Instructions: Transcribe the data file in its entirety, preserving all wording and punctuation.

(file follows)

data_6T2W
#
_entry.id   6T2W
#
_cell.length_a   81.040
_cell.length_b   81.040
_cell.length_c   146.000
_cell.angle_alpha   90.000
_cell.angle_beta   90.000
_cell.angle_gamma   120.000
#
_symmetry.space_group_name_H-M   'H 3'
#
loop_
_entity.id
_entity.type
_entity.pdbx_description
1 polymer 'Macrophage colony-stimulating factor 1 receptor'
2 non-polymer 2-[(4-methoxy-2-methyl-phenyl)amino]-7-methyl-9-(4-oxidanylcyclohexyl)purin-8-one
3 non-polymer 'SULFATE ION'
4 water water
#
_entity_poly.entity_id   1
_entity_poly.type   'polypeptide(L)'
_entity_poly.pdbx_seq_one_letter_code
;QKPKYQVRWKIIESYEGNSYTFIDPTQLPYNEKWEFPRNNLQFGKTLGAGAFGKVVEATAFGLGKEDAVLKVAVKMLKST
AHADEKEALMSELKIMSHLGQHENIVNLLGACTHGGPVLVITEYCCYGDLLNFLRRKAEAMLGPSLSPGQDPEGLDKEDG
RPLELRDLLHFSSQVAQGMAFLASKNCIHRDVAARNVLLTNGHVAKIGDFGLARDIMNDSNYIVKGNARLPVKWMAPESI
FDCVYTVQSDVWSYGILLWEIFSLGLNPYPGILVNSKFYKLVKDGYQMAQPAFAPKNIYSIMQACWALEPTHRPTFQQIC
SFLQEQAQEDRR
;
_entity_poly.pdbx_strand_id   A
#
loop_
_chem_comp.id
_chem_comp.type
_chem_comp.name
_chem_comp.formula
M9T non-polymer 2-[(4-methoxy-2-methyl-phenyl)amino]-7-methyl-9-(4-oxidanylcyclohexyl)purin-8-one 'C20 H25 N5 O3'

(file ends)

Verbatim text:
data_6T2W
#
_entry.id   6T2W
#
_cell.length_a   81.040
_cell.length_b   81.040
_cell.length_c   146.000
_cell.angle_alpha   90.000
_cell.angle_beta   90.000
_cell.angle_gamma   120.000
#
_symmetry.space_group_name_H-M   'H 3'
#
loop_
_entity.id
_entity.type
_entity.pdbx_description
1 polymer 'Macrophage colony-stimulating factor 1 receptor'
2 non-polymer 2-[(4-methoxy-2-methyl-phenyl)amino]-7-methyl-9-(4-oxidanylcyclohexyl)purin-8-one
3 non-polymer 'SULFATE ION'
4 water water
#
_entity_poly.entity_id   1
_entity_poly.type   'polypeptide(L)'
_entity_poly.pdbx_seq_one_letter_code
;QKPKYQVRWKIIESYEGNSYTFIDPTQLPYNEKWEFPRNNLQFGKTLGAGAFGKVVEATAFGLGKEDAVLKVAVKMLKST
AHADEKEALMSELKIMSHLGQHENIVNLLGACTHGGPVLVITEYCCYGDLLNFLRRKAEAMLGPSLSPGQDPEGLDKEDG
RPLELRDLLHFSSQVAQGMAFLASKNCIHRDVAARNVLLTNGHVAKIGDFGLARDIMNDSNYIVKGNARLPVKWMAPESI
FDCVYTVQSDVWSYGILLWEIFSLGLNPYPGILVNSKFYKLVKDGYQMAQPAFAPKNIYSIMQACWALEPTHRPTFQQIC
SFLQEQAQEDRR
;
_entity_poly.pdbx_strand_id   A
#
loop_
_chem_comp.id
_chem_comp.type
_chem_comp.name
_chem_comp.formula
M9T non-polymer 2-[(4-methoxy-2-methyl-phenyl)amino]-7-methyl-9-(4-oxidanylcyclohexyl)purin-8-one 'C20 H25 N5 O3'